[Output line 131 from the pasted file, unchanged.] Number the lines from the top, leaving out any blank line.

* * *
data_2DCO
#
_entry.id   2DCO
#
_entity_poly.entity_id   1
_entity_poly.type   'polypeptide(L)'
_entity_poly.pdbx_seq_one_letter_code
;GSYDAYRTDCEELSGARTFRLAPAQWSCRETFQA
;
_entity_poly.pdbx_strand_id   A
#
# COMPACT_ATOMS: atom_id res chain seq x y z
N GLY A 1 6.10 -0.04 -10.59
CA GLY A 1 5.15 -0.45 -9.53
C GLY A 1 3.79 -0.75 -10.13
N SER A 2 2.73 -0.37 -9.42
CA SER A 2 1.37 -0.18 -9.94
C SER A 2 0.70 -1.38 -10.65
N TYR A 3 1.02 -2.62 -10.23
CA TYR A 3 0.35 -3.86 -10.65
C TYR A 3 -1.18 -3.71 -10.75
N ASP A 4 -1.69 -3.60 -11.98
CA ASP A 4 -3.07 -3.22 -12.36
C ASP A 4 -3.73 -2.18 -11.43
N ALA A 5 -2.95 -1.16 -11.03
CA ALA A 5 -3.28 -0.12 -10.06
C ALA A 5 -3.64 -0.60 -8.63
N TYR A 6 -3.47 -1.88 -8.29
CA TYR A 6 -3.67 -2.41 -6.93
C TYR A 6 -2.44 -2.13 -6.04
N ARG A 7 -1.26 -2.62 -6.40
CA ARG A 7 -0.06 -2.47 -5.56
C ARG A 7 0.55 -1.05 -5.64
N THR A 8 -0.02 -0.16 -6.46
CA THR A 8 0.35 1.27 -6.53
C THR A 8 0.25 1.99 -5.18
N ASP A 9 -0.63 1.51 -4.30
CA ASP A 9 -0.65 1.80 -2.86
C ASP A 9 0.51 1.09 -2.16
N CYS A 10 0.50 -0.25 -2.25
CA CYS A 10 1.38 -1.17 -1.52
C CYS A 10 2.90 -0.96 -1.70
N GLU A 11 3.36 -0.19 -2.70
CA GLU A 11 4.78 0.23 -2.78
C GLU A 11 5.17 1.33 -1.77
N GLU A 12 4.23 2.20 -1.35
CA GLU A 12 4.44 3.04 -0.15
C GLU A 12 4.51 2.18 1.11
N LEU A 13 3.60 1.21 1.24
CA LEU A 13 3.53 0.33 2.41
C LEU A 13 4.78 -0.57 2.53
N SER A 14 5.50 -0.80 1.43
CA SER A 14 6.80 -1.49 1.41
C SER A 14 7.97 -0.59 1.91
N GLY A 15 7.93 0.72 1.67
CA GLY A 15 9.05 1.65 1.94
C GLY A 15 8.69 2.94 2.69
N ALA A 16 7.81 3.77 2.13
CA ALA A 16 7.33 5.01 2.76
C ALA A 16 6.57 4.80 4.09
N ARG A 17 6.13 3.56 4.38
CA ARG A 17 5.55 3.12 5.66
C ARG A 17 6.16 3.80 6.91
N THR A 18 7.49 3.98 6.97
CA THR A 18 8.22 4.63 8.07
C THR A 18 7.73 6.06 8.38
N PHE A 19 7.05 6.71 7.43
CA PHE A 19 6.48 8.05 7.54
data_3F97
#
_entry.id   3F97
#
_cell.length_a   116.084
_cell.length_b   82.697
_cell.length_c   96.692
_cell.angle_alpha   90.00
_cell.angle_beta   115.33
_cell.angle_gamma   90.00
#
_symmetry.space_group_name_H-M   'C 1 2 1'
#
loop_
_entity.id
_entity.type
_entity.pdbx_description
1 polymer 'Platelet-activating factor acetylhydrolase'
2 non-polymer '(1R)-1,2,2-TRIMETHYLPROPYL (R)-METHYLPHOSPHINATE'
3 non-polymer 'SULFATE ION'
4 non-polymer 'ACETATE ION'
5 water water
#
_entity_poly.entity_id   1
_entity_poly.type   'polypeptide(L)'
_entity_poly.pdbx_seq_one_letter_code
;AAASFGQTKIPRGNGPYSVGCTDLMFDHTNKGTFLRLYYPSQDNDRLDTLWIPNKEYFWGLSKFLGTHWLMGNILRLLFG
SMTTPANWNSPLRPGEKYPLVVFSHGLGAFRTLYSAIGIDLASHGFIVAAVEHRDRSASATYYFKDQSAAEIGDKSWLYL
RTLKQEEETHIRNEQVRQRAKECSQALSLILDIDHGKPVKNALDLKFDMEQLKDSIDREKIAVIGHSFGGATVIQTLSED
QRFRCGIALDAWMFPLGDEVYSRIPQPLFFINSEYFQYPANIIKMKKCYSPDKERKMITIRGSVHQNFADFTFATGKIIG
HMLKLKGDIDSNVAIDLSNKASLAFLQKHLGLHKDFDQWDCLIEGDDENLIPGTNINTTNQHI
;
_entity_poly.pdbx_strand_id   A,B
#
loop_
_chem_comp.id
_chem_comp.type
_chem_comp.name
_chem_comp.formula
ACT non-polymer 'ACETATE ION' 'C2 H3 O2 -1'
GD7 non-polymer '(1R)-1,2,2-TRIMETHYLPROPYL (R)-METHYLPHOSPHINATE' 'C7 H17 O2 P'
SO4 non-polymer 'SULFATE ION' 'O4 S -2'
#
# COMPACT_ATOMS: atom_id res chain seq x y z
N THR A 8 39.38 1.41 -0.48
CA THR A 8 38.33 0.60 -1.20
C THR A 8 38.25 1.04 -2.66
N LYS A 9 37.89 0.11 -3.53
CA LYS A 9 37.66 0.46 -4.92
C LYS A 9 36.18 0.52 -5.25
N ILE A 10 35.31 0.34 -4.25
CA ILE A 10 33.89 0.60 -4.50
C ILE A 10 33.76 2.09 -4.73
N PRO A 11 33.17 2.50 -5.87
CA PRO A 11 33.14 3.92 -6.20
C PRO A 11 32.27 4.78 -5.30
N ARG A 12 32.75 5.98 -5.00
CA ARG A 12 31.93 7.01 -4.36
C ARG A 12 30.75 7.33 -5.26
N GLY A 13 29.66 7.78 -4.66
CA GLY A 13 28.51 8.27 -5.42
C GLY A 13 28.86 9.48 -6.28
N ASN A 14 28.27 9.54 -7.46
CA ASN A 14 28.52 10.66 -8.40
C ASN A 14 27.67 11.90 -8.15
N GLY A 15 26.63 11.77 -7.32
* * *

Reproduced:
N ASN A 14 28.27 9.54 -7.46